Once Anakin is back on Coruscant, he finds out that Padme is pregnant and eventually starts to have dreams of her dying of childbirth, but not before some more of George Lucas's absolutely genius love dialogue that shan't be discussed. It's these particular visions that play into Anakin turning to the dark side once he learns from Palpatine that there's the ability to save people from dying. The scene where Palpatine tells him the story of Darth Plagueis is a really well done scene for giving the saga more lore, but you also have to question why Anakin doesn't immediately jump to the conclusion that Palpatine is trained in the dark side of the Force if he knows this stuff so well. He just plays a long like there's nothing wrong with a politician discussing the dark side. As a matter of fact, the more I think about it, the more I realize that this particular trilogy is simply built around dumb characters making dumb decisions that lead to shitty situations. Anakin is supposedly a wise, cunning warrior according to the original trilogy, but this movie just solidifies that you need to hold his robotic hand and spoon-feed every little detail to him.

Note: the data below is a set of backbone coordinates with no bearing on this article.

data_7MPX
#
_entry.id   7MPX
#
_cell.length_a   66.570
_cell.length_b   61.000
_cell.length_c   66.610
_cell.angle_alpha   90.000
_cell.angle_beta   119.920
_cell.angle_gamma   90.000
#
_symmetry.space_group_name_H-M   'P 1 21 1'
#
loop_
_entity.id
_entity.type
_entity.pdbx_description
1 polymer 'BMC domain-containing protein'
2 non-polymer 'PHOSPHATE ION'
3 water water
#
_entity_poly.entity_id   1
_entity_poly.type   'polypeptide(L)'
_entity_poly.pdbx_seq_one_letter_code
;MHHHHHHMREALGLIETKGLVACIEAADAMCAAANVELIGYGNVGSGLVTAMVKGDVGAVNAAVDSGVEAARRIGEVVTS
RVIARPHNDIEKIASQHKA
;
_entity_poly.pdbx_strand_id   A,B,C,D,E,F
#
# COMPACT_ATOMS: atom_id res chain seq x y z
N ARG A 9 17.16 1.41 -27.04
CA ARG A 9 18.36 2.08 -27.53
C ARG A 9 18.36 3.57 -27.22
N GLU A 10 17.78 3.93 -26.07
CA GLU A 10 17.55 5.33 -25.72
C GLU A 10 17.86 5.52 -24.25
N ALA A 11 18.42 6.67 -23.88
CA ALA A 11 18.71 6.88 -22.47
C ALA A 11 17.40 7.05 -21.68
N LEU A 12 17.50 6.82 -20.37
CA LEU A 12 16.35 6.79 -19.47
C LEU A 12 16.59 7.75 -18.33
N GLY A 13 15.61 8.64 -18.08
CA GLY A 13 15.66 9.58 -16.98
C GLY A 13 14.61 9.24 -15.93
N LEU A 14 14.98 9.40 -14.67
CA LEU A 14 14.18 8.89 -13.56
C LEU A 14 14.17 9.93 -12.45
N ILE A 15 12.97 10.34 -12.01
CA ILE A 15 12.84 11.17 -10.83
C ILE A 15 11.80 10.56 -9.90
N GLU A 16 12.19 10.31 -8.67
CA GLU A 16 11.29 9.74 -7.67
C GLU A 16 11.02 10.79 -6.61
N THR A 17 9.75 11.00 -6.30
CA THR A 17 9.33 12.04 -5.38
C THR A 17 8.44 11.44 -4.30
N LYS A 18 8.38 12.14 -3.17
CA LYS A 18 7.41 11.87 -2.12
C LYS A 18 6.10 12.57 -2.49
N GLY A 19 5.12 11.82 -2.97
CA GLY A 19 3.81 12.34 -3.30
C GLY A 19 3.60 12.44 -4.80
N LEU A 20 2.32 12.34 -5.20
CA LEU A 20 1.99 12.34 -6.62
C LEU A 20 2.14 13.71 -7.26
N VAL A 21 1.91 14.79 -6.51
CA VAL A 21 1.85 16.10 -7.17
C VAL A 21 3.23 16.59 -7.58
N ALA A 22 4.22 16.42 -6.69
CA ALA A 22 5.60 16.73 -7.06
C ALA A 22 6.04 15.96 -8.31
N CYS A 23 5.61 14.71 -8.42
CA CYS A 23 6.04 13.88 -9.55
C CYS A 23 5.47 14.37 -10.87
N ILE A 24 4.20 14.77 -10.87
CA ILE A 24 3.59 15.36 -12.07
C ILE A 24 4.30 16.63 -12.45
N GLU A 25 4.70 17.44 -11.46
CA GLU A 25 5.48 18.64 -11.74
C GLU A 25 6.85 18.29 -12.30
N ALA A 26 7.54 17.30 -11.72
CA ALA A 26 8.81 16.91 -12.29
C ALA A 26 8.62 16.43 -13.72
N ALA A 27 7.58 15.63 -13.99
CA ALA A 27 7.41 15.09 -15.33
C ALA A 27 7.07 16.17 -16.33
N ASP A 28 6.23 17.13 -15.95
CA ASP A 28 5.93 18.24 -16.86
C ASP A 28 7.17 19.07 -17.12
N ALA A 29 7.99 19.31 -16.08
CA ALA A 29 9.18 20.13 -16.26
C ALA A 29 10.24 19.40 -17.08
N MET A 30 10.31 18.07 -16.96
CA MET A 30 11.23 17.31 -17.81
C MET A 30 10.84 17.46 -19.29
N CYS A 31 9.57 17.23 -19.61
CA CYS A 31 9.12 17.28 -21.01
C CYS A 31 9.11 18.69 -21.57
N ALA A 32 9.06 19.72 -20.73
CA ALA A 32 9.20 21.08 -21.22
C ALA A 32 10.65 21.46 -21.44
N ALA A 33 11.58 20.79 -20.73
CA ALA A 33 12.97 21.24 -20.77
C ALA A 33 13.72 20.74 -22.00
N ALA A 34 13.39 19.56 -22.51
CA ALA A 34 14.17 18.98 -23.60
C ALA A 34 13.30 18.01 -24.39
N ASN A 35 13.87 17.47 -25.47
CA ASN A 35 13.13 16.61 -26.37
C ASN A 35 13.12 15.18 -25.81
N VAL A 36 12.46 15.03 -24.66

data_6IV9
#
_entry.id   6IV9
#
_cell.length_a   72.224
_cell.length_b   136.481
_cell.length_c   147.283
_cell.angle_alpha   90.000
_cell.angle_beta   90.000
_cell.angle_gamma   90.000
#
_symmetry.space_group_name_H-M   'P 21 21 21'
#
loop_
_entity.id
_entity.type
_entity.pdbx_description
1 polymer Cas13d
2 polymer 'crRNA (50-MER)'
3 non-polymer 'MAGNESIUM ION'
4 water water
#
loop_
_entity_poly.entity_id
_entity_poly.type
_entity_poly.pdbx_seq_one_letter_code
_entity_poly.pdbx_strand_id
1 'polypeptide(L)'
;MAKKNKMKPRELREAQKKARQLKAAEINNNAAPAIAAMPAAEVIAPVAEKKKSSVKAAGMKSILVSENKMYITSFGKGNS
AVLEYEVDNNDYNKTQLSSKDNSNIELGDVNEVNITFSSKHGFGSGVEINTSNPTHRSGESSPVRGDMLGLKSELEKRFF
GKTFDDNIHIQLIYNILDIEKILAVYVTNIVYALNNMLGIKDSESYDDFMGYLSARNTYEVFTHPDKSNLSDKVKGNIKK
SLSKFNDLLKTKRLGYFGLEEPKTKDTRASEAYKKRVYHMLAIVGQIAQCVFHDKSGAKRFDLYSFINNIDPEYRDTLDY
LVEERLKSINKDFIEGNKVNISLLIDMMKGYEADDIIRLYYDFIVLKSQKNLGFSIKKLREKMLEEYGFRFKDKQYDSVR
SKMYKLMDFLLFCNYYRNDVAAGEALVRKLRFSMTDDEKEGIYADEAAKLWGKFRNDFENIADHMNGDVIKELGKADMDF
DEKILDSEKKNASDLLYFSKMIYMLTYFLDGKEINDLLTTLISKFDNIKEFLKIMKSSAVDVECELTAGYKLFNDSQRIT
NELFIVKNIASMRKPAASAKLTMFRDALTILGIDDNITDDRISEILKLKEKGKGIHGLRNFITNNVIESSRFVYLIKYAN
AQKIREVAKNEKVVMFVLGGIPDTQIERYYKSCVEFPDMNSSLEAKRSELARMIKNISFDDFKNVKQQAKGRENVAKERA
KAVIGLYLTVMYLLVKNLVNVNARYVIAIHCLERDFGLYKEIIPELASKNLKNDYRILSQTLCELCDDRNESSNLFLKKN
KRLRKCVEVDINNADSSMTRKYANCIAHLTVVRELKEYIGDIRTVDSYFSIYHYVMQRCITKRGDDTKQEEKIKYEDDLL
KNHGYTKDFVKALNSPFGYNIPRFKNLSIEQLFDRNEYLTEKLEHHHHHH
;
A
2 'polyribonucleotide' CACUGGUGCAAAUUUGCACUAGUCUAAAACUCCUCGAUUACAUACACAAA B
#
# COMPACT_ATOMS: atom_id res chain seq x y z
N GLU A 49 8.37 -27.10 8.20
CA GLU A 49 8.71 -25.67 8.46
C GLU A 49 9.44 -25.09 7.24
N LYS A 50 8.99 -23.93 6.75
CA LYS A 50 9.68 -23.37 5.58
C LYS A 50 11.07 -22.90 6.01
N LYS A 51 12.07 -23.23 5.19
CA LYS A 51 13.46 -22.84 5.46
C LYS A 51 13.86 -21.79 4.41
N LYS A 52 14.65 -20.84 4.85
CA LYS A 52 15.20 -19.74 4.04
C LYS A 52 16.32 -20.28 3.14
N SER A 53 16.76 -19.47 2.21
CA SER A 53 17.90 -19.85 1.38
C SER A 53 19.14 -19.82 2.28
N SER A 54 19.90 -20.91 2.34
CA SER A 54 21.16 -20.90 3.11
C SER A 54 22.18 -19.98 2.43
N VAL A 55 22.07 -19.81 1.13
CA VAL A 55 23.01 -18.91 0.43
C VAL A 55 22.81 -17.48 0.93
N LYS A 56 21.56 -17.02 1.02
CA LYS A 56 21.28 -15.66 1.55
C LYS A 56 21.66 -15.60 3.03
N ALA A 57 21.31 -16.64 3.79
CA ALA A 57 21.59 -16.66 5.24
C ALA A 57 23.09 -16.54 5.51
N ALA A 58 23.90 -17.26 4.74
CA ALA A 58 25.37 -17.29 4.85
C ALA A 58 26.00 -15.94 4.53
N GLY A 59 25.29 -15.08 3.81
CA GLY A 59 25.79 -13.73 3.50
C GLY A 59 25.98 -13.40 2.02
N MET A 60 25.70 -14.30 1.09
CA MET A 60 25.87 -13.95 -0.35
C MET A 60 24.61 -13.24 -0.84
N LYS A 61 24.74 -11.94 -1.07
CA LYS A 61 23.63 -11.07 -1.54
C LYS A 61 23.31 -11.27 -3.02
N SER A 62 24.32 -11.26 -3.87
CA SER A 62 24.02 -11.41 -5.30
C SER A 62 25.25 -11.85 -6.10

In fact, that's really my biggest problem with this movie: Anakin's character arc. I won't argue that he doesn't have any character development, but the problem is that it's too rushed. For example, let's look at when he finally decides to join the dark side. He pledges himself to the Emperor, and in the very next scene, just hours after first joining the dark side, he's going around killing other Jedi, even younglings. Him just nonchalantly killing children and possible former friends in such a short time span really takes me out of the arc. I don't buy that a scared, helpless wreck like him after Mace Windu's death would suddenly become a cold-blooded, ruthless killer after just a couple of hours. He even goes on a killing spree on Mustafar allegedly within the 24 hour span on him becoming a Sith. This movie has enough going on as is with various other side stories, but I wouldn't mind making this movie longer if we got more scenes of Anakin's slow build into who Darth Vader is as a villain. The closest we get to that is an admittedly well done scene where Anakin is meditating in the Jedi council room and Padme is in their house across the city with the both of them more or less connecting with one another. That's a great scene that shows Anakin's emotional conflict, but I just feel like this movie needed more of that.